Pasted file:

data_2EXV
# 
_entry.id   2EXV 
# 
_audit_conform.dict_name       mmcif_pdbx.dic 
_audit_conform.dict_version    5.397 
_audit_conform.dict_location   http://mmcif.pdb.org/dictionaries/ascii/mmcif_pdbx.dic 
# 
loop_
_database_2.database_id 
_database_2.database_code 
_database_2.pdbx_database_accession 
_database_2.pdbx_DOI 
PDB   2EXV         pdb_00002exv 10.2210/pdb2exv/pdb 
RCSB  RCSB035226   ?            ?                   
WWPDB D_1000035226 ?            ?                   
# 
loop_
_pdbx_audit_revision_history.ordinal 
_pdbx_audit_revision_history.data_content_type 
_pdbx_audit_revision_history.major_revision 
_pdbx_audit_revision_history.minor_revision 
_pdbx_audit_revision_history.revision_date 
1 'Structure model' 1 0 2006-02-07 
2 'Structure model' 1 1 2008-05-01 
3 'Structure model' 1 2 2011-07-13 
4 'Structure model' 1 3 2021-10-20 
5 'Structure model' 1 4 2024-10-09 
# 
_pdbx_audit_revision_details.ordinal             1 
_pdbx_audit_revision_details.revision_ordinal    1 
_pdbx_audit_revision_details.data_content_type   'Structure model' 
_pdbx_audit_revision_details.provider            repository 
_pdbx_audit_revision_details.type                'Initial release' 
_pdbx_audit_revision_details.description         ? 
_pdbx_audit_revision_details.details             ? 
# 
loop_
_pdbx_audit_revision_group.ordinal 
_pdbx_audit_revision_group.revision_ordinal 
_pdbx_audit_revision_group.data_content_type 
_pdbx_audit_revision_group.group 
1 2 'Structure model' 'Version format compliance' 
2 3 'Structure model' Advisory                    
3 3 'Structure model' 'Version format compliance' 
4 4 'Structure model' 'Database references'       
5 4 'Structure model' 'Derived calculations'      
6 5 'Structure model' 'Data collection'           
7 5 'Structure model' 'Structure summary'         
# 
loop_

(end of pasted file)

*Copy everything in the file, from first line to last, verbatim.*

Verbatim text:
data_2EXV
# 
_entry.id   2EXV 
# 
_audit_conform.dict_name       mmcif_pdbx.dic 
_audit_conform.dict_version    5.397 
_audit_conform.dict_location   http://mmcif.pdb.org/dictionaries/ascii/mmcif_pdbx.dic 
# 
loop_
_database_2.database_id 
_database_2.database_code 
_database_2.pdbx_database_accession 
_database_2.pdbx_DOI 
PDB   2EXV         pdb_00002exv 10.2210/pdb2exv/pdb 
RCSB  RCSB035226   ?            ?                   
WWPDB D_1000035226 ?            ?                   
# 
loop_
_pdbx_audit_revision_history.ordinal 
_pdbx_audit_revision_history.data_content_type 
_pdbx_audit_revision_history.major_revision 
_pdbx_audit_revision_history.minor_revision 
_pdbx_audit_revision_history.revision_date 
1 'Structure model' 1 0 2006-02-07 
2 'Structure model' 1 1 2008-05-01 
3 'Structure model' 1 2 2011-07-13 
4 'Structure model' 1 3 2021-10-20 
5 'Structure model' 1 4 2024-10-09 
# 
_pdbx_audit_revision_details.ordinal             1 
_pdbx_audit_revision_details.revision_ordinal    1 
_pdbx_audit_revision_details.data_content_type   'Structure model' 
_pdbx_audit_revision_details.provider            repository 
_pdbx_audit_revision_details.type                'Initial release' 
_pdbx_audit_revision_details.description         ? 
_pdbx_audit_revision_details.details             ? 
# 
loop_
_pdbx_audit_revision_group.ordinal 
_pdbx_audit_revision_group.revision_ordinal 
_pdbx_audit_revision_group.data_content_type 
_pdbx_audit_revision_group.group 
1 2 'Structure model' 'Version format compliance' 
2 3 'Structure model' Advisory                    
3 3 'Structure model' 'Version format compliance' 
4 4 'Structure model' 'Database references'       
5 4 'Structure model' 'Derived calculations'      
6 5 'Structure model' 'Data collection'           
7 5 'Structure model' 'Structure summary'         
# 
loop_